That was sad. I like that type of metaphor. I actually love the symbolism being it. So again, no spoilers from me as to whether or not the wild beast in him was ever tamed or whether or not love had anything to do with it. Why he wrote passionately about the great questions of life and death and the struggle to survive with dignity and integrity, and why he also sought peace and quiet inspiration from the natural world. I can only imagine what he would think of and write about our world as we know it today.
Oct 31, Realini rated it really liked it Shelves: delightful , modern-library-top , theater. I had qualms about it, when I first found it on this list of best novels, thinking that a book for children should not get so much attention. But it proved me wrong. It is a fabulous story, with a lot happening that keeps the reader not just interested, but thrilled and on the edge of the seat.
Buck is the hero and he is a mixed breed. The combination between a German shepherd and the giant Saint Bernard results in a powerful male with amazing aptitudes. At one point, his owner makes a bet and is convinced that Buck can pull a sleigh that weighs about half a ton. You can do it! The adventures of this superb animal start with a house of a judge, where he is the favorite and sits by the fire.
He remembers the slippers of his first human owner, who was kind and generous to him, up to the point of his departure. He has to move from one master to another and he gets beaten and tortured by various people who are worse than any animal. Then he has to adapt to life in a pack, with an established hierarchy, where the top dog dominates and defeats his enemies. The alpha male is called Spitz and he is the one that bites and attacks any challenger or misbehaving member of the team.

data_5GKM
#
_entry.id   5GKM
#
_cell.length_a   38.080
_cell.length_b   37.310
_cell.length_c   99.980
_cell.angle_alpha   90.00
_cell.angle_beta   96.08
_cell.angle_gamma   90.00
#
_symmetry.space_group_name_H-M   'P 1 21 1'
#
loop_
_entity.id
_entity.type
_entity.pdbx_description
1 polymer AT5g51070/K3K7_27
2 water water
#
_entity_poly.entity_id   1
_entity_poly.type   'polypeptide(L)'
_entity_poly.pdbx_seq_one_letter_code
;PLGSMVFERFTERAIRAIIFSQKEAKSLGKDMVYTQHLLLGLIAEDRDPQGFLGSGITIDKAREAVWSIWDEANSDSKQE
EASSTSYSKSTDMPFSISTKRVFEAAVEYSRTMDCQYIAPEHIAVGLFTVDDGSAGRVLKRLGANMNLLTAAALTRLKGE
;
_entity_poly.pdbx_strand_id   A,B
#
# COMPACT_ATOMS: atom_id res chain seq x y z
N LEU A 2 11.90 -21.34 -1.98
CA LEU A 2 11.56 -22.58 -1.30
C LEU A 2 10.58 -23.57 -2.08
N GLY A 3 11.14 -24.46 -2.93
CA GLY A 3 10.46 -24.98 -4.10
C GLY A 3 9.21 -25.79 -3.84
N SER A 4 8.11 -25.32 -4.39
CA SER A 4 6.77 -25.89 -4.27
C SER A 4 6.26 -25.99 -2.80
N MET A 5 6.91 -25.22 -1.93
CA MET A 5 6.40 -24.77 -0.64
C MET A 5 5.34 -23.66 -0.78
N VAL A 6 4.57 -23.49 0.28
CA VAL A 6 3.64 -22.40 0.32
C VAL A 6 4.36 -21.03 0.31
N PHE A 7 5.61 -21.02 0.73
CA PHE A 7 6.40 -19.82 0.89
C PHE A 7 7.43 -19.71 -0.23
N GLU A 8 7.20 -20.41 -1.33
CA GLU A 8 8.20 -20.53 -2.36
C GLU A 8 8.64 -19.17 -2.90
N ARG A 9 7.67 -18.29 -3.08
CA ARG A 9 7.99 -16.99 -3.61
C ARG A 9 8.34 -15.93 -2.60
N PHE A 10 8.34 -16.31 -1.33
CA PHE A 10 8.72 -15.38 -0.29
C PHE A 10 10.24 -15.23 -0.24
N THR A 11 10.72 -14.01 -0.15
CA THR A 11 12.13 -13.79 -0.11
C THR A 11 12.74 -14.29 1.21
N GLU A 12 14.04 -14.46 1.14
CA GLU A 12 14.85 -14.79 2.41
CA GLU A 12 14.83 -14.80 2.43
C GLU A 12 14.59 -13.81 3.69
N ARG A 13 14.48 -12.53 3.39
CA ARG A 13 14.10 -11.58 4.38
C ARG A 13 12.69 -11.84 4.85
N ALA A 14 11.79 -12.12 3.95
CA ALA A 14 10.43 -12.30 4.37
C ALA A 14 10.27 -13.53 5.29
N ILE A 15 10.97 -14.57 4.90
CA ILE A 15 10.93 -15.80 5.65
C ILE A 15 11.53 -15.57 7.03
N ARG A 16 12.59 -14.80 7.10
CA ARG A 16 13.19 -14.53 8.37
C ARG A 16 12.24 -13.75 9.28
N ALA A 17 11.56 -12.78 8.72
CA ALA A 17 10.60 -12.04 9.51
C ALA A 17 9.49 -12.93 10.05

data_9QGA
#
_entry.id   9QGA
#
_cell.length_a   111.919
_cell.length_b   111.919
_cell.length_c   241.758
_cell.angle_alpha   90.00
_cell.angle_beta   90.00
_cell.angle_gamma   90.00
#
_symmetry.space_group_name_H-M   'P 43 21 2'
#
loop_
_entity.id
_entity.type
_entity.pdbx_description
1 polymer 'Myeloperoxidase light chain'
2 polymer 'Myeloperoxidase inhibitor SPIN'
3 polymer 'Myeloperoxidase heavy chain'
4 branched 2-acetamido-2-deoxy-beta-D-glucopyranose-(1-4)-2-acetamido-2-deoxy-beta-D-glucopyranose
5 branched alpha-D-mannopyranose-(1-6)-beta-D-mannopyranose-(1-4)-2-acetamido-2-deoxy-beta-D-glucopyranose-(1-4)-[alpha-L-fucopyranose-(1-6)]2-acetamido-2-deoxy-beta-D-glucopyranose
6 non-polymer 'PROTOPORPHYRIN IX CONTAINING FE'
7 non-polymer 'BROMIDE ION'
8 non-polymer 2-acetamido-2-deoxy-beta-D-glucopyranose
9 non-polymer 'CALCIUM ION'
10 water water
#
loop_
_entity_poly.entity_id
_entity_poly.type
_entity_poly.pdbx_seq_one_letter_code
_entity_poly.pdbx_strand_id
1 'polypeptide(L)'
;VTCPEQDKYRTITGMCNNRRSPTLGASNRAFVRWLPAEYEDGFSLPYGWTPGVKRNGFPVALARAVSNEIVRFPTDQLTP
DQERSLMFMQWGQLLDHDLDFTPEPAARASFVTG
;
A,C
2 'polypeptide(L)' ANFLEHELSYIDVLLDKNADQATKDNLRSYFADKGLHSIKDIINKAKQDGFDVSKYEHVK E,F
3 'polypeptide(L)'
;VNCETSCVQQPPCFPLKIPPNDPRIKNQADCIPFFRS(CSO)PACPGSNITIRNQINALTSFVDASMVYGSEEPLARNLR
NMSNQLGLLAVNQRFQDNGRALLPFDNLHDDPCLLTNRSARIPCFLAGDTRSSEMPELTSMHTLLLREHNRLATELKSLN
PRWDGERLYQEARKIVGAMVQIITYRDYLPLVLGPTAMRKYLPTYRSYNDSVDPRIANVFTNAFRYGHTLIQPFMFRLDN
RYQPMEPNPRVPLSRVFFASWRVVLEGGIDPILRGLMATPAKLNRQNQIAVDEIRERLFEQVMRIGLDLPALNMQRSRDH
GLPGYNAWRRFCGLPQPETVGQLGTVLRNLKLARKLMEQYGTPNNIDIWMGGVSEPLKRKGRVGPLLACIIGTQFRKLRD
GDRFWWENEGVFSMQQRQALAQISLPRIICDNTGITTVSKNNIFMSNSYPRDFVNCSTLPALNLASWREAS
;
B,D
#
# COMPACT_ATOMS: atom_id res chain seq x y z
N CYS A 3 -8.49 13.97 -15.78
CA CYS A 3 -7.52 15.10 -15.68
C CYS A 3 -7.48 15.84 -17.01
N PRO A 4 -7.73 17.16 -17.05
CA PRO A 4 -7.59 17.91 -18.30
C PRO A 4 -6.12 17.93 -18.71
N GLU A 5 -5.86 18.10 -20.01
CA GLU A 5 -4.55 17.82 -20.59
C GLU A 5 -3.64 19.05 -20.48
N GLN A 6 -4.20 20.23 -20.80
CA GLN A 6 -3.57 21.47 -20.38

But there is no option in this world where dog eats dog, quite literally in the case of the loser, who is consumed by the pack. The Call of the Wild probably refers- the title I mean and perhaps the main theme- to the instincts, impulses that are within animals and humans and come to dominate decisions, lives and destinies ultimately. As a funny or just weird thought, I read about the run into the wild and said: - This can also be The Call of the Urban or The City - Given that the main call that appeals to Buck is that of a female in heat, the towns are now the places where one finds the biggest number of dogs, not the wild… But then I get the message.